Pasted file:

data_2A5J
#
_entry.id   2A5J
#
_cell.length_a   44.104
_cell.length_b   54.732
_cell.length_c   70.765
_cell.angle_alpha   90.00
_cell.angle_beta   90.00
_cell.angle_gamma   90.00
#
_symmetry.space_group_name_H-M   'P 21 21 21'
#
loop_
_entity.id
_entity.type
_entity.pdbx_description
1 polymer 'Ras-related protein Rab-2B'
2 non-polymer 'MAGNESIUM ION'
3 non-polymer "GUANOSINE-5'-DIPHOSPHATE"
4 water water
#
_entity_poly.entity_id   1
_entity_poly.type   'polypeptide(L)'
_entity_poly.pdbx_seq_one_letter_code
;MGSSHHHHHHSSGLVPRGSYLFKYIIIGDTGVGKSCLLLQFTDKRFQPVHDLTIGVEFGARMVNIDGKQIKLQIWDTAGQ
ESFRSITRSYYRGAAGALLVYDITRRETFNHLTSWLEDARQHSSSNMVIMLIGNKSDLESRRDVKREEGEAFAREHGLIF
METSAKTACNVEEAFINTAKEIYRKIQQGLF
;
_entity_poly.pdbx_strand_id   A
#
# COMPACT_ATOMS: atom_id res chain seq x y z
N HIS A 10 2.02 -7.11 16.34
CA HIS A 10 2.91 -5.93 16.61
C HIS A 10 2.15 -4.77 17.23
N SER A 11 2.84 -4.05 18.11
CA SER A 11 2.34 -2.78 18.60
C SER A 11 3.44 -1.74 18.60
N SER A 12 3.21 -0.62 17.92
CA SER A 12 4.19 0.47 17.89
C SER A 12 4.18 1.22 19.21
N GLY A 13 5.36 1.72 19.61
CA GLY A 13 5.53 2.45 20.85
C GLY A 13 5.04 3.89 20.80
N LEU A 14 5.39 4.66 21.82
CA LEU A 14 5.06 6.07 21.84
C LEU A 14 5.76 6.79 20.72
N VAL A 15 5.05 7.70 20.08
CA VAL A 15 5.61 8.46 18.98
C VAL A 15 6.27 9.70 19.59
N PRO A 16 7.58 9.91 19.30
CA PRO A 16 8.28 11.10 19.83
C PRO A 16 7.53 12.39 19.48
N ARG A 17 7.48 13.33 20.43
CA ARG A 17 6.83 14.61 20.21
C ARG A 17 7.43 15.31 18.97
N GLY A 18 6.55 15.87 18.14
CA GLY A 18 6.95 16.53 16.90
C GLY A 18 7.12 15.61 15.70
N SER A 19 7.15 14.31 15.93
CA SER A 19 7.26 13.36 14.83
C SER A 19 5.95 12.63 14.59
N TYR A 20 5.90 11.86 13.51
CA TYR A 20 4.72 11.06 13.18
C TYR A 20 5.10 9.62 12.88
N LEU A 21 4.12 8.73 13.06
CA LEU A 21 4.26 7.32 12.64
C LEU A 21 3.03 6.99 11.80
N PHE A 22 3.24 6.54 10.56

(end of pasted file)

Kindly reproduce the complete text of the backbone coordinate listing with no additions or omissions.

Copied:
data_2A5J
#
_entry.id   2A5J
#
_cell.length_a   44.104
_cell.length_b   54.732
_cell.length_c   70.765
_cell.angle_alpha   90.00
_cell.angle_beta   90.00
_cell.angle_gamma   90.00
#
_symmetry.space_group_name_H-M   'P 21 21 21'
#
loop_
_entity.id
_entity.type
_entity.pdbx_description
1 polymer 'Ras-related protein Rab-2B'
2 non-polymer 'MAGNESIUM ION'
3 non-polymer "GUANOSINE-5'-DIPHOSPHATE"
4 water water
#
_entity_poly.entity_id   1
_entity_poly.type   'polypeptide(L)'
_entity_poly.pdbx_seq_one_letter_code
;MGSSHHHHHHSSGLVPRGSYLFKYIIIGDTGVGKSCLLLQFTDKRFQPVHDLTIGVEFGARMVNIDGKQIKLQIWDTAGQ
ESFRSITRSYYRGAAGALLVYDITRRETFNHLTSWLEDARQHSSSNMVIMLIGNKSDLESRRDVKREEGEAFAREHGLIF
METSAKTACNVEEAFINTAKEIYRKIQQGLF
;
_entity_poly.pdbx_strand_id   A
#
# COMPACT_ATOMS: atom_id res chain seq x y z
N HIS A 10 2.02 -7.11 16.34
CA HIS A 10 2.91 -5.93 16.61
C HIS A 10 2.15 -4.77 17.23
N SER A 11 2.84 -4.05 18.11
CA SER A 11 2.34 -2.78 18.60
C SER A 11 3.44 -1.74 18.60
N SER A 12 3.21 -0.62 17.92
CA SER A 12 4.19 0.47 17.89
C SER A 12 4.18 1.22 19.21
N GLY A 13 5.36 1.72 19.61
CA GLY A 13 5.53 2.45 20.85
C GLY A 13 5.04 3.89 20.80
N LEU A 14 5.39 4.66 21.82
CA LEU A 14 5.06 6.07 21.84
C LEU A 14 5.76 6.79 20.72
N VAL A 15 5.05 7.70 20.08
CA VAL A 15 5.61 8.46 18.98
C VAL A 15 6.27 9.70 19.59
N PRO A 16 7.58 9.91 19.30
CA PRO A 16 8.28 11.10 19.83
C PRO A 16 7.53 12.39 19.48
N ARG A 17 7.48 13.33 20.43
CA ARG A 17 6.83 14.61 20.21
C ARG A 17 7.43 15.31 18.97
N GLY A 18 6.55 15.87 18.14
CA GLY A 18 6.95 16.53 16.90
C GLY A 18 7.12 15.61 15.70
N SER A 19 7.15 14.31 15.93
CA SER A 19 7.26 13.36 14.83
C SER A 19 5.95 12.63 14.59
N TYR A 20 5.90 11.86 13.51
CA TYR A 20 4.72 11.06 13.18
C TYR A 20 5.10 9.62 12.88
N LEU A 21 4.12 8.73 13.06
CA LEU A 21 4.26 7.32 12.64
C LEU A 21 3.03 6.99 11.80
N PHE A 22 3.24 6.54 10.56